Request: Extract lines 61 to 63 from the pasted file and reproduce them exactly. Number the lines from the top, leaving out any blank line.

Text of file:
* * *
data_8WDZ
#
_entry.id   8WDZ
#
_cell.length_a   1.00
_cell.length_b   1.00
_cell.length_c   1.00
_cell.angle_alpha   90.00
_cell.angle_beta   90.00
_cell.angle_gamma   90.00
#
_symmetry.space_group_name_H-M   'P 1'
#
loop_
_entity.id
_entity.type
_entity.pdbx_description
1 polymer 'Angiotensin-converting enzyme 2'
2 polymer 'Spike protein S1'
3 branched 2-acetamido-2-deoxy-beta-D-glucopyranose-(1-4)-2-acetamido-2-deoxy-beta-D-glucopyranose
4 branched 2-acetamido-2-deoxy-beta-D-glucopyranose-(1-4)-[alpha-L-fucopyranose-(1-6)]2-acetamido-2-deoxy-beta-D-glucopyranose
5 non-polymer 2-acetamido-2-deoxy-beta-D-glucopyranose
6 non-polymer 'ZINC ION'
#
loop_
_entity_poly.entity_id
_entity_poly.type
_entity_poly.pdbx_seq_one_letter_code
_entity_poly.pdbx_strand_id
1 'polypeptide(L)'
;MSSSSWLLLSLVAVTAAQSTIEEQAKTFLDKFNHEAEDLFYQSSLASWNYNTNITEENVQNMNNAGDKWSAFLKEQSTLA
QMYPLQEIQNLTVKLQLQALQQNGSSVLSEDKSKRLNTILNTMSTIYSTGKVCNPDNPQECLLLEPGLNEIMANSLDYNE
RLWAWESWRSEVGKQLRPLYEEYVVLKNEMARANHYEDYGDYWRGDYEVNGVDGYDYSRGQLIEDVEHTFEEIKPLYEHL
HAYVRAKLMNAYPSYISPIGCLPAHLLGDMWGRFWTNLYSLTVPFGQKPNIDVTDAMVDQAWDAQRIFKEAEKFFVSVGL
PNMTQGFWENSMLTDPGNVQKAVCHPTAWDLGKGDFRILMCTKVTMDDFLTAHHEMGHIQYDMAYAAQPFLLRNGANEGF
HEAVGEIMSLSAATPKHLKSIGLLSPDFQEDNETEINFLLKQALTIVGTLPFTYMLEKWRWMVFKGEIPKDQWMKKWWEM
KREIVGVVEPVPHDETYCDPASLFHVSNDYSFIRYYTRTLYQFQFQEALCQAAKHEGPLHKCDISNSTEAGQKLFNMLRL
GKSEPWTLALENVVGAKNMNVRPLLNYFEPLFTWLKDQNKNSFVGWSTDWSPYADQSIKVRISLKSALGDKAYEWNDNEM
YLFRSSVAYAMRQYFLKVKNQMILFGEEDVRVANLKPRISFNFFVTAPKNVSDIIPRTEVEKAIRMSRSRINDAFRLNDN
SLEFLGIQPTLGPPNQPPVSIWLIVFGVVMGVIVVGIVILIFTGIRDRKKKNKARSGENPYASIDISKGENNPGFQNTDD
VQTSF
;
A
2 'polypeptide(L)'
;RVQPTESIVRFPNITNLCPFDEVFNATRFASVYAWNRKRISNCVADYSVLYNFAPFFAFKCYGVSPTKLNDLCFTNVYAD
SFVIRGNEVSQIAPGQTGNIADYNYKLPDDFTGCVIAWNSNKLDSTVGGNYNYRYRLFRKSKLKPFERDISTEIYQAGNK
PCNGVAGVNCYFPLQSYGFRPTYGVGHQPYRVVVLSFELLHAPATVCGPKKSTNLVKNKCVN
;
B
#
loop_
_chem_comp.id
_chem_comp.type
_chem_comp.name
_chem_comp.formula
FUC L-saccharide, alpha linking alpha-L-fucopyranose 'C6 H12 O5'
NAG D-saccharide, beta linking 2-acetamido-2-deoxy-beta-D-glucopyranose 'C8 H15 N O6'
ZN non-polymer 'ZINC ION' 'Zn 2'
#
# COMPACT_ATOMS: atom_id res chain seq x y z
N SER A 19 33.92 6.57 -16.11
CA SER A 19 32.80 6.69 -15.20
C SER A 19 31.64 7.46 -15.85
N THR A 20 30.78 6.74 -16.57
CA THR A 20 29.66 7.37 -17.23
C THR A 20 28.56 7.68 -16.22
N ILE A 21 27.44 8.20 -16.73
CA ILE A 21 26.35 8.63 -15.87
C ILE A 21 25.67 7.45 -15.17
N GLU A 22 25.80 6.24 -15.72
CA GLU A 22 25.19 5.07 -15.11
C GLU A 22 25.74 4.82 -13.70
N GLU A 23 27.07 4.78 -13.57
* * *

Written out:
N SER A 19 33.92 6.57 -16.11
CA SER A 19 32.80 6.69 -15.20
C SER A 19 31.64 7.46 -15.85